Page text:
“Ugh, not again. Please go away for God sake”, I scream in my head, getting pissed at those tiny little bumps on my forehead, chin and the remote sides of my cheeks that would soon swell up to become those giant, red, painful and pus-filled pimples. Gosh, yuck! Anyway, it’s a busy Monday morning and I don’t have enough time to spend in front of the mirror. I have to catch my train from Andheri to Church Gate and then a shared taxi to the World Trade Center.
It’s a rare privilege to be able to find a seat in the overcrowded local that I commute in. I stand leaning onto the back of a seat. Somehow, the start of the day seems awful and several disturbing thoughts start poking me, one after the other.
I think about how my hair fall has increased over the past few months. How I have been putting on weight. Those obstinate oodles of fat, especially around my waist which few days ago prompted a co-passenger to ask me if I were pregnant. Those oodles which I so dearly wish I could simply chop-off and give away to my super skinny co-worker, who is constantly and equally upset for being under weight. I start cursing the hot, humid and polluted air of the city, the traffic, my blood-sucking stressful job that doesn’t allow me time to go to the gym, the adulterated food, my premenstrual hormones and whatnot! A series of unstoppable rants play in my mind, in loop, blaming each and everything, creating a whirlpool of questions.
Even though I am an infamous chatter box, on off days like this, I prefer to keep it low. Instead of the usual, ‘striking a new conversation with some stranger’, I keep quiet and just watch. I enjoy catching people off-guard, trying to read their minds, imagining their untold stories.
My eyes fall on the screen of the mobile phone of a girl. She rapidly swipes her fingers through her selfies. Tens of them. Very similar. Anyhow, she picks one and moves on to Instagram. Again, swipes her fingers rapidly through the various filters. Finally, stops at one. All blemishes and dark circles disappear. What remains is a bright glowing face. The ‘perfect picture’ that gets uploaded. A smile of satisfaction draws up on her face. I can relate with her. I feel embarrassed. Of being insecure, of feeling inadequate, of striving to look like what I am not.
I turn away and look around for some other character, some other story.
The train stops.
I notice a girl boarding. She walks in and stands right in front of me. Tall, fair, slim, perfect symmetry of the face, chiseled jawline, big eyes, sharp nose, full lips, lustrous long black tresses and great curves. In short, perfectly beautiful as per the conventional standards. But, why does it feel like I know her?! Oh, she resembles my Mamaji’s daughter, my cousin. I immediately get transported to my home and my childhood.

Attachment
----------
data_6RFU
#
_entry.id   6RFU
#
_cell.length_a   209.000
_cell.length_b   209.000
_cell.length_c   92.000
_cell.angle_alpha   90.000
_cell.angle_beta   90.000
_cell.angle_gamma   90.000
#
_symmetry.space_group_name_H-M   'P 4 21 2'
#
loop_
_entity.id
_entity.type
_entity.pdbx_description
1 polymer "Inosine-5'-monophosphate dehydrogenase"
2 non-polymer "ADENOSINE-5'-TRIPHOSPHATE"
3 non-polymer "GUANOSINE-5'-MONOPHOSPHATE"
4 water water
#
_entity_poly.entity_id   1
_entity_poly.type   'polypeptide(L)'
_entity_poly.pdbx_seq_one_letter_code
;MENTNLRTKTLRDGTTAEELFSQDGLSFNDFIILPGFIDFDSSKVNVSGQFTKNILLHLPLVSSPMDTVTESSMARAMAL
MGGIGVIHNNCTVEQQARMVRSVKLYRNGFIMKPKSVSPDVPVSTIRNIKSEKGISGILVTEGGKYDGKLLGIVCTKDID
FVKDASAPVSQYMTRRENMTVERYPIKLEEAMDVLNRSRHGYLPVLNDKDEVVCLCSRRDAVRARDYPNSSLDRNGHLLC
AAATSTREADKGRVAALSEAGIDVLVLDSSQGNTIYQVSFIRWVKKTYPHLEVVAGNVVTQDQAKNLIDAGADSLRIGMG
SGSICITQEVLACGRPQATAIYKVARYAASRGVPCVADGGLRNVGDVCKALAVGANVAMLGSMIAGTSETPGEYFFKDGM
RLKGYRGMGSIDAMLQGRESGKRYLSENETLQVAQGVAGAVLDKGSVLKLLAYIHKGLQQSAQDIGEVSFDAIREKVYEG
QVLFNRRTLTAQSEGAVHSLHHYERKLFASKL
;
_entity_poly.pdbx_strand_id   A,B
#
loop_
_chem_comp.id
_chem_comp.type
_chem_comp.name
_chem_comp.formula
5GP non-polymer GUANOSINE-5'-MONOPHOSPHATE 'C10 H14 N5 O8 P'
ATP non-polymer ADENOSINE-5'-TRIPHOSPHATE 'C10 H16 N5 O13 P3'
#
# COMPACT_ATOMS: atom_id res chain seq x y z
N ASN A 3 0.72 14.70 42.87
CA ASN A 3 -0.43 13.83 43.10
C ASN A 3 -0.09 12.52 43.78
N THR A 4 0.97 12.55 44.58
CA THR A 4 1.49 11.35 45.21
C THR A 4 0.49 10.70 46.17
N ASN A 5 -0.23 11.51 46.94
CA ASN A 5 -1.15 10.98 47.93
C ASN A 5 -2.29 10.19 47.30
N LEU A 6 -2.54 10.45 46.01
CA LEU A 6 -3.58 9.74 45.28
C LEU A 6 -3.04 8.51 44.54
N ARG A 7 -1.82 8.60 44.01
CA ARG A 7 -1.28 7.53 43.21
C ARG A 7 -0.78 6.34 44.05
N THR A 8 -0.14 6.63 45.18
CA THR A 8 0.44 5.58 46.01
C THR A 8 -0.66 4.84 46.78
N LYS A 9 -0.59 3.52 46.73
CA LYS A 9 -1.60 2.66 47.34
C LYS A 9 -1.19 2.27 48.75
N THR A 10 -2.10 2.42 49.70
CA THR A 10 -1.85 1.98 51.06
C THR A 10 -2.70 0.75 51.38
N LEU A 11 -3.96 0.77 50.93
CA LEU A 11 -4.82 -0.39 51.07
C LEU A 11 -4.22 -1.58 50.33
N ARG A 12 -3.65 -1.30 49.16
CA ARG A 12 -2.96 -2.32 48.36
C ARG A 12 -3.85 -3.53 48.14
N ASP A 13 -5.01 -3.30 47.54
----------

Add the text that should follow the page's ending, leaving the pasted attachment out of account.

I remember how in the family functions, my Mausi, obsessed with fair skin, would brazenly discriminate and pamper my cousin while neglecting me. She would introduce her so proudly to the guests, bragging of her beauty while I would stand behind, ignored like an outcast. I would come home and cry, blaming God for not making me pretty like her. I would silently laugh at myself for participating in those debates with topics like “beauty or brains”, where people would applaud me for saying intelligent is beautiful, brave is beautiful, kind is beautiful and confident is beautiful. I wonder where those people disappeared when I grew older.
My mom always tried to make me understand that outer beauty captivates the eyes and inner beauty captivates the heart. However, every time she said that, I would hear it like a consolation speech and would never believe in it. How could I, when time and again it was proven to me to be untrue!
When it came to my marriage, dad had clearly spelt out in my matrimonial profile’s specifications, “People seeking ‘fair’ bride please stay away. Our daughter is dusky”, further supported by unedited pictures of mine. Even then, I had to encounter many hypocrites who would be our guest, enjoy the hospitality for free and would later come back saying, “sorry, the girl isn’t fair” or with some polite version of “she isn’t as beautiful as we expected”. Yes, even in 2012. Even when I was educated, working in a corporate and was well paid.
My mom is very fair and dad, very dark. I am intermediate. Friends, neighbors, relatives would sympathetically comment, “you aren’t fair like your mother?!” followed by the unsolicited advices of lemon juice, tomato juice, besan- haldi and the fairness creams. I shamefully admit, I desperately acted on them. I still do, even now, as a matter of habit.
Later, when I moved to USA, I saw my American friends doing the reverse. They spent hundreds of dollars in the tanning parlors to get that ‘perfect tan’. They would tell me how my brown skin appealed to them. And not only the skin color, I would pass by a clinic on the way from home to office everyday, which had a huge bill board that read, “Unhappy with what you got? Safe plastic surgery. Look the way you want!” The perception of what is beautiful might vary from culture to culture but what stays common is: they all have prescribed standards and any deviation creates social and peer pressure that shatters one’s self-confidence.